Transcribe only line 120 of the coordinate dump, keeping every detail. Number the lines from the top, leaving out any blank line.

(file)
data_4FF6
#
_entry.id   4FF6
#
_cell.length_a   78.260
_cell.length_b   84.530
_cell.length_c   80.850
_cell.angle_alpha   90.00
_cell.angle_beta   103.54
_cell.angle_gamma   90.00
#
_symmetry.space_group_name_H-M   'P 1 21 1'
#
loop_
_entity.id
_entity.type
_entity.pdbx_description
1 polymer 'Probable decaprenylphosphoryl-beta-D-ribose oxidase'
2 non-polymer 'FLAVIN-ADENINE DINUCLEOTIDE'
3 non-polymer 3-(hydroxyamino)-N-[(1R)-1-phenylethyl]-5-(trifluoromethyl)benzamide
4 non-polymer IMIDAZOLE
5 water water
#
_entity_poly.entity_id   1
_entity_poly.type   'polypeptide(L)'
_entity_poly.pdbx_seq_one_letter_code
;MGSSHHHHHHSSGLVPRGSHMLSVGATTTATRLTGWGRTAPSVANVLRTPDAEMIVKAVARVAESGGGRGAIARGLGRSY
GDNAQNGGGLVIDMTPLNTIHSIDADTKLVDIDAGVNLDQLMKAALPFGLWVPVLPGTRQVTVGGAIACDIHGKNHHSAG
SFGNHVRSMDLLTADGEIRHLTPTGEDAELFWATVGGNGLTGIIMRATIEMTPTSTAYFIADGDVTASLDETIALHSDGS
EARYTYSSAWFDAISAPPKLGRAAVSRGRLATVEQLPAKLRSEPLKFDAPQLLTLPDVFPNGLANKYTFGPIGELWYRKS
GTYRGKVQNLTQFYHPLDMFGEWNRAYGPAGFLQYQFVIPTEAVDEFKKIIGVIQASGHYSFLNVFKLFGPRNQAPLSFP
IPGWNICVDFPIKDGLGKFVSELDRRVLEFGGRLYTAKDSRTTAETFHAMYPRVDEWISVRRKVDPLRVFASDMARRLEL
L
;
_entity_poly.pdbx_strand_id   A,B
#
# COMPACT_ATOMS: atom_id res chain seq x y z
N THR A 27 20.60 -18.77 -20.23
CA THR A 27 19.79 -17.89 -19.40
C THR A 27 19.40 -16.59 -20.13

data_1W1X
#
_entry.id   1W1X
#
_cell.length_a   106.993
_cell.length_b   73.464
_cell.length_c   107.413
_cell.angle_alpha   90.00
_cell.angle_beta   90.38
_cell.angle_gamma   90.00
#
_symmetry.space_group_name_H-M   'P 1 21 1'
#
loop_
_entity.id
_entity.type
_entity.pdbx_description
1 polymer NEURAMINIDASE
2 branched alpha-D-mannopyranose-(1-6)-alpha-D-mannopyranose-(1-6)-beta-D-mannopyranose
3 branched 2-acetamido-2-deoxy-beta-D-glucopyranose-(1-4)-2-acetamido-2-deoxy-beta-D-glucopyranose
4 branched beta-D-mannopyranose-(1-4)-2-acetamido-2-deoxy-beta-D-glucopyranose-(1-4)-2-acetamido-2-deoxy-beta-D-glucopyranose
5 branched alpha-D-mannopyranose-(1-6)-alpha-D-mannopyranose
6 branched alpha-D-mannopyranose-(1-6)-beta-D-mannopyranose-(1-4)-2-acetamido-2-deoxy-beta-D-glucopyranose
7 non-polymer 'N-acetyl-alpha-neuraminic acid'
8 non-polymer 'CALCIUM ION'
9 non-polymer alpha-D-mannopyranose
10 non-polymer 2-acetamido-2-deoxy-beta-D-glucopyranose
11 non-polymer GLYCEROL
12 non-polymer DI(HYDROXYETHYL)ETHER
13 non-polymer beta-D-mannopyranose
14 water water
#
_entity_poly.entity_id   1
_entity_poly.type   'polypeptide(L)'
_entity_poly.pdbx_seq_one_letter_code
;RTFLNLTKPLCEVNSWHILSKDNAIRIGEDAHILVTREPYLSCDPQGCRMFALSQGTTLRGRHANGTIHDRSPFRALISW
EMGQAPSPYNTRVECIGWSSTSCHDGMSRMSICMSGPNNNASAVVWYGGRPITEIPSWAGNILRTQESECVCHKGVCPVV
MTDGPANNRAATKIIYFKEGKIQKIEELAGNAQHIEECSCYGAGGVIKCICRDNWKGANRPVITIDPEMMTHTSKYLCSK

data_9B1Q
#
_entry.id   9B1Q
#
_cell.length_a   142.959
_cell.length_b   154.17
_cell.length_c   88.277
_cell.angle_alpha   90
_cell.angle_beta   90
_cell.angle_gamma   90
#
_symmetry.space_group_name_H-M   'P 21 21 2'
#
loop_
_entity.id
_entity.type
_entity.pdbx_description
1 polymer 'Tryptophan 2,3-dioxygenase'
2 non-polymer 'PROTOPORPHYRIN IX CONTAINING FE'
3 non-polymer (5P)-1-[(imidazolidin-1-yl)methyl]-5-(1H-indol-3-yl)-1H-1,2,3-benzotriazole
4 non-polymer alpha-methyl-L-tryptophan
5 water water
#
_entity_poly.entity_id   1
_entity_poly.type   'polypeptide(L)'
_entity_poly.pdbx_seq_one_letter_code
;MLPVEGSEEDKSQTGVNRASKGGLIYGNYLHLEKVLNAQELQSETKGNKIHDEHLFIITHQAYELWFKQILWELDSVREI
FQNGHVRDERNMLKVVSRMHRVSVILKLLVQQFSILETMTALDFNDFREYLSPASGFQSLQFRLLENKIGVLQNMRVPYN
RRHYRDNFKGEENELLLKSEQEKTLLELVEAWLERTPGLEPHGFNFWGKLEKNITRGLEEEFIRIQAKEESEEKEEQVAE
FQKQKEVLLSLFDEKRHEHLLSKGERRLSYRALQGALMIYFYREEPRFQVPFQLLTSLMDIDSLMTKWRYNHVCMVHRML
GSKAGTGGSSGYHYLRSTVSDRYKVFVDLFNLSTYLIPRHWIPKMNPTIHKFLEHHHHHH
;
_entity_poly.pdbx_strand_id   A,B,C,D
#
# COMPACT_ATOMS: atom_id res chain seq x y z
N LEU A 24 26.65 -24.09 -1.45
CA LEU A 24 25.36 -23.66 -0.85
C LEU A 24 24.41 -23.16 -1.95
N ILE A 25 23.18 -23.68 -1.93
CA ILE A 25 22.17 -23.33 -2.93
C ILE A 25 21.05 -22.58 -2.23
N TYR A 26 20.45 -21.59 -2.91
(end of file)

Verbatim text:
N TYR A 26 20.45 -21.59 -2.91